U.S. Cluster Mapping Project
Category: Regional industries and economies
Overview: The U.S. Cluster Mapping Project is an effort of the Institute for Strategy and Competitiveness at Harvard Business School, funded by the U.S. Economic Development Administration. The project aims to provide policymakers and development practitioners with data and tools to assess regional cluster strengths, business environment characteristics, and innovation assets; with case studies on and toolkits for formulating development strategies; and with a directory profiling active cluster initiatives throughout the country. The project’s tools are in beta format, under development.
Unit of Analysis: Cluster
Coverage and Size: 41 clusters currently, with plans to map the entire U.S.
Form: Interactive data tools based on industrial clusters, generating aggregate data tables and maps
Key Data Elements:
- Each region’s clusters: specialization, employment, wages, job creation, patents
- Comparisons of clusters across the U.S.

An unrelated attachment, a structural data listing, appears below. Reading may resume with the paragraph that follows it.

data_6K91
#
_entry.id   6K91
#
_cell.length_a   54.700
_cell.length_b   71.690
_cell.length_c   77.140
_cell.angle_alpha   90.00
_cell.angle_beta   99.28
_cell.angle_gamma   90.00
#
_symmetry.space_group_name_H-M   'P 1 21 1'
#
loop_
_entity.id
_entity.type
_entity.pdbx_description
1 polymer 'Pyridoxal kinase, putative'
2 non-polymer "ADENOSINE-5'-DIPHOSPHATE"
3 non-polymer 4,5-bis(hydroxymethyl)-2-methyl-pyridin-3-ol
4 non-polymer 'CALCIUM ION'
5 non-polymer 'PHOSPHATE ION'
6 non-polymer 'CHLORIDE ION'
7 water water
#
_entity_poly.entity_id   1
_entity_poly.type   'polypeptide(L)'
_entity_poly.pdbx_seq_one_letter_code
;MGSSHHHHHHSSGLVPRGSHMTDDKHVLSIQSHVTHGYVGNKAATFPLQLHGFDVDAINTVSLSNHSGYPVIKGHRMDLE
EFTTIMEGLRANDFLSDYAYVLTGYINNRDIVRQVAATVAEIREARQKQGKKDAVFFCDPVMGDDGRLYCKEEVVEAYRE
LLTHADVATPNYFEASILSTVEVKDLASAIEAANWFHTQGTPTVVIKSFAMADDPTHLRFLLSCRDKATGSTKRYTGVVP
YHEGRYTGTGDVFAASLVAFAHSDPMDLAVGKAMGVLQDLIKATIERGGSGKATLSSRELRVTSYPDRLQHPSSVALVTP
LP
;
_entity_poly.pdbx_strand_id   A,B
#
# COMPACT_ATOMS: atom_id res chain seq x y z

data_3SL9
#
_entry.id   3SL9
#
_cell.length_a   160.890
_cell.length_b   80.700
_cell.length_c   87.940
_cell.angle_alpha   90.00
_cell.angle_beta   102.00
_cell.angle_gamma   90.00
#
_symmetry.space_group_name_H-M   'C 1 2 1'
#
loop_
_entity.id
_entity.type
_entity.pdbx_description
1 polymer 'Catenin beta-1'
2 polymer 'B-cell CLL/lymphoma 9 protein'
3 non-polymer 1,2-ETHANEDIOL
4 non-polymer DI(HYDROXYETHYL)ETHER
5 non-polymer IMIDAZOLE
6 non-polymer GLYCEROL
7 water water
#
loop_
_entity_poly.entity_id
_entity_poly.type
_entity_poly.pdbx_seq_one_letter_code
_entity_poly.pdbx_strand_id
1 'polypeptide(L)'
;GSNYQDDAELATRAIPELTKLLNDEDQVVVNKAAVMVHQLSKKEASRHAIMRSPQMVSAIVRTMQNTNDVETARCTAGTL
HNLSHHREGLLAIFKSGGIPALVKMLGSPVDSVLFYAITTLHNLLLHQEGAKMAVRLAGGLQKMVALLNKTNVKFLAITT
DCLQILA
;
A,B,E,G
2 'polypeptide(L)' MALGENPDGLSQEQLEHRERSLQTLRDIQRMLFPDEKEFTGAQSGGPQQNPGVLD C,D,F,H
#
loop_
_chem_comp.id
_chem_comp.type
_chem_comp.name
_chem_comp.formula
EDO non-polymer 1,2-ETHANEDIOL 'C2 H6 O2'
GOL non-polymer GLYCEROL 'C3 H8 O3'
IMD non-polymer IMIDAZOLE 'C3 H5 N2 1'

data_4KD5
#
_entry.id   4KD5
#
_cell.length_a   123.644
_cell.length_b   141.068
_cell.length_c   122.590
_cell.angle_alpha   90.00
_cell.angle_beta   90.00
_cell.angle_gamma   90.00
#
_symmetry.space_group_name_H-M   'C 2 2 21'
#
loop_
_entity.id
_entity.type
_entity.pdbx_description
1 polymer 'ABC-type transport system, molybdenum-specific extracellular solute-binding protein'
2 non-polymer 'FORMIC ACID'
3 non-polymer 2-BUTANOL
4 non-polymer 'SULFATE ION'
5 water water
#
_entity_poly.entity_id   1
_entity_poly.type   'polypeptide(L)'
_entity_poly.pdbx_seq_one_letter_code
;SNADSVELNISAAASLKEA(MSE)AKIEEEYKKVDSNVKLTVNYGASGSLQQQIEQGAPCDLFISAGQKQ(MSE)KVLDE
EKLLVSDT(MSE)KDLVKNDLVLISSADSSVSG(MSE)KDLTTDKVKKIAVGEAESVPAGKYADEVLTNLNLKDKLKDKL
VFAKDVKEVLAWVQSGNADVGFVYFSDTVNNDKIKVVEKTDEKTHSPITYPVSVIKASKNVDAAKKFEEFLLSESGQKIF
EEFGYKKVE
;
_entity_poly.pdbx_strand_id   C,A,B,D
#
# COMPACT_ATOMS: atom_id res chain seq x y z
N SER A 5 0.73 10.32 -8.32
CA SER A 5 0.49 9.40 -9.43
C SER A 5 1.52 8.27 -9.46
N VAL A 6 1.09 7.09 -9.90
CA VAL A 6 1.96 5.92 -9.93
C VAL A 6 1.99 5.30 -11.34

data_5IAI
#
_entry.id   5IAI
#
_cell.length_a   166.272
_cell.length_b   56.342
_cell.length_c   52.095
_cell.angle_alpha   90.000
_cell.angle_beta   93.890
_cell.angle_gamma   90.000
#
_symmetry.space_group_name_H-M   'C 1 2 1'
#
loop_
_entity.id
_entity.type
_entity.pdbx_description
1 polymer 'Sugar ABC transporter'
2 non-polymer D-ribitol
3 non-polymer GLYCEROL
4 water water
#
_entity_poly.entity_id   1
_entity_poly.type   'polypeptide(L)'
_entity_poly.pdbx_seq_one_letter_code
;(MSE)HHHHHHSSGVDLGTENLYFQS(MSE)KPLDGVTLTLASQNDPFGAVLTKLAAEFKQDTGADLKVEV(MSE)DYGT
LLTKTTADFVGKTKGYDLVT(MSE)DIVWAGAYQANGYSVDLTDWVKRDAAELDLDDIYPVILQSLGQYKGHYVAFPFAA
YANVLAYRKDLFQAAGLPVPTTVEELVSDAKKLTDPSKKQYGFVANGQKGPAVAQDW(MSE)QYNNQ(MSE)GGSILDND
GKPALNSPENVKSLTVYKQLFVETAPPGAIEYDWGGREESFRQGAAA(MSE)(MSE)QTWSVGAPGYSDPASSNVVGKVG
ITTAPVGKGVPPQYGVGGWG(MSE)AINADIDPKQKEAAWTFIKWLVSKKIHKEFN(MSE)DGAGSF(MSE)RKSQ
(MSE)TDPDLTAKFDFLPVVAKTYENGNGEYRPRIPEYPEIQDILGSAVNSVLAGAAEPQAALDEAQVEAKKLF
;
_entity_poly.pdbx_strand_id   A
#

- Overall regional economic performance (performance indicators, patents, jobs, wages)
- Characteristics of cluster initiatives
Timeframe: Annual economic data from 1998 to 2010
Frequency: Updated when new underlying data becomes available. Core industrial data for clusters typically becomes available each year in June or July.
Method: Clusters are defined by creating a grouping of standard industry codes, using employment linkages across geographies. Underlying data source is the Census Bureau’s County Business Patterns.
Potential Uses for Regional Analysis: Detailed identification of a region’s economic structure. Systematic comparison across regions. As cluster category definitions are standardized, they are most useful when looking across all regions.
For Additional Information:
- Website: U.S. Cluster Mapping
- Rich Bryden (firstname.lastname@example.org)
- Samantha Zyontz (email@example.com)